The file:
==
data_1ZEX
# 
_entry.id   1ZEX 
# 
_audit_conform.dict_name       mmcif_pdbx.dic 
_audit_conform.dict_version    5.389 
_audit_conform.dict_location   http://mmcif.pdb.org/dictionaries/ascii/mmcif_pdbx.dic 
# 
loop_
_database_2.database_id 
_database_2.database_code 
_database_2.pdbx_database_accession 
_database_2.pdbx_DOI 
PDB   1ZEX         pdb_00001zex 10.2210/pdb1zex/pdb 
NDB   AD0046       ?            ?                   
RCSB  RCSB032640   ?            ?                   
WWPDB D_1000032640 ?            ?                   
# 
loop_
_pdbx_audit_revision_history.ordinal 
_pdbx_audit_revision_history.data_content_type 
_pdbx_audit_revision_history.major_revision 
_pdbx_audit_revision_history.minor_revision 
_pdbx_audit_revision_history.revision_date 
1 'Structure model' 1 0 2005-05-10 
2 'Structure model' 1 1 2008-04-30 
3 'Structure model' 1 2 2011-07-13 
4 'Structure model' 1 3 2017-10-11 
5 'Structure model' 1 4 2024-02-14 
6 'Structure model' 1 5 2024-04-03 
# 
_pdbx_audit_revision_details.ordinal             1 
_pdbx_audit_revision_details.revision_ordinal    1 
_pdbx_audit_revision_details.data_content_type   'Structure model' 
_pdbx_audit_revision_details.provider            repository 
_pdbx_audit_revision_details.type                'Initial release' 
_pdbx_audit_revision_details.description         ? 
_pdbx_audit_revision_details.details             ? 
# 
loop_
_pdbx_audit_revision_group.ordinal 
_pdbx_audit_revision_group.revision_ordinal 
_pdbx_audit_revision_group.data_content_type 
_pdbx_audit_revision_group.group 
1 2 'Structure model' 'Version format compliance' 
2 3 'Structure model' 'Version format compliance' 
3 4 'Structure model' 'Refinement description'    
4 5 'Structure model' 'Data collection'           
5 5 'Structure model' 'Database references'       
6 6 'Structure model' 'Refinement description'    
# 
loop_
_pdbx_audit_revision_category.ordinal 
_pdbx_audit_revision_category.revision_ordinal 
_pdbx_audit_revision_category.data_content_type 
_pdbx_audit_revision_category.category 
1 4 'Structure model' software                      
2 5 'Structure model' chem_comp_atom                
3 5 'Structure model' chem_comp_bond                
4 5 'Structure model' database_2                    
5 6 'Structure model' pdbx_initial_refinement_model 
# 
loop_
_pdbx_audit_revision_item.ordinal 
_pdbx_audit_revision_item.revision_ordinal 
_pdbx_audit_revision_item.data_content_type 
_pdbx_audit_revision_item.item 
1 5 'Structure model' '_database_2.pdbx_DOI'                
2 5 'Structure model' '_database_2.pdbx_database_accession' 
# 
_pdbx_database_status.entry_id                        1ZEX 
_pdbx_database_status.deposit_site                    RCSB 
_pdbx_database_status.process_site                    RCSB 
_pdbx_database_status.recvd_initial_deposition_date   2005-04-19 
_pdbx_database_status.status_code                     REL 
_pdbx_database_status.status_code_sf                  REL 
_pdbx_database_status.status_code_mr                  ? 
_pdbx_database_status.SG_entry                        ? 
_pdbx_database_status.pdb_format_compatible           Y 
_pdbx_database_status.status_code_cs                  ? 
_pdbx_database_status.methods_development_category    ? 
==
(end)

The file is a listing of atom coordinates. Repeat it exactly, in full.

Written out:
data_1ZEX
# 
_entry.id   1ZEX 
# 
_audit_conform.dict_name       mmcif_pdbx.dic 
_audit_conform.dict_version    5.389 
_audit_conform.dict_location   http://mmcif.pdb.org/dictionaries/ascii/mmcif_pdbx.dic 
# 
loop_
_database_2.database_id 
_database_2.database_code 
_database_2.pdbx_database_accession 
_database_2.pdbx_DOI 
PDB   1ZEX         pdb_00001zex 10.2210/pdb1zex/pdb 
NDB   AD0046       ?            ?                   
RCSB  RCSB032640   ?            ?                   
WWPDB D_1000032640 ?            ?                   
# 
loop_
_pdbx_audit_revision_history.ordinal 
_pdbx_audit_revision_history.data_content_type 
_pdbx_audit_revision_history.major_revision 
_pdbx_audit_revision_history.minor_revision 
_pdbx_audit_revision_history.revision_date 
1 'Structure model' 1 0 2005-05-10 
2 'Structure model' 1 1 2008-04-30 
3 'Structure model' 1 2 2011-07-13 
4 'Structure model' 1 3 2017-10-11 
5 'Structure model' 1 4 2024-02-14 
6 'Structure model' 1 5 2024-04-03 
# 
_pdbx_audit_revision_details.ordinal             1 
_pdbx_audit_revision_details.revision_ordinal    1 
_pdbx_audit_revision_details.data_content_type   'Structure model' 
_pdbx_audit_revision_details.provider            repository 
_pdbx_audit_revision_details.type                'Initial release' 
_pdbx_audit_revision_details.description         ? 
_pdbx_audit_revision_details.details             ? 
# 
loop_
_pdbx_audit_revision_group.ordinal 
_pdbx_audit_revision_group.revision_ordinal 
_pdbx_audit_revision_group.data_content_type 
_pdbx_audit_revision_group.group 
1 2 'Structure model' 'Version format compliance' 
2 3 'Structure model' 'Version format compliance' 
3 4 'Structure model' 'Refinement description'    
4 5 'Structure model' 'Data collection'           
5 5 'Structure model' 'Database references'       
6 6 'Structure model' 'Refinement description'    
# 
loop_
_pdbx_audit_revision_category.ordinal 
_pdbx_audit_revision_category.revision_ordinal 
_pdbx_audit_revision_category.data_content_type 
_pdbx_audit_revision_category.category 
1 4 'Structure model' software                      
2 5 'Structure model' chem_comp_atom                
3 5 'Structure model' chem_comp_bond                
4 5 'Structure model' database_2                    
5 6 'Structure model' pdbx_initial_refinement_model 
# 
loop_
_pdbx_audit_revision_item.ordinal 
_pdbx_audit_revision_item.revision_ordinal 
_pdbx_audit_revision_item.data_content_type 
_pdbx_audit_revision_item.item 
1 5 'Structure model' '_database_2.pdbx_DOI'                
2 5 'Structure model' '_database_2.pdbx_database_accession' 
# 
_pdbx_database_status.entry_id                        1ZEX 
_pdbx_database_status.deposit_site                    RCSB 
_pdbx_database_status.process_site                    RCSB 
_pdbx_database_status.recvd_initial_deposition_date   2005-04-19 
_pdbx_database_status.status_code                     REL 
_pdbx_database_status.status_code_sf                  REL 
_pdbx_database_status.status_code_mr                  ? 
_pdbx_database_status.SG_entry                        ? 
_pdbx_database_status.pdb_format_compatible           Y 
_pdbx_database_status.status_code_cs                  ? 
_pdbx_database_status.methods_development_category    ? 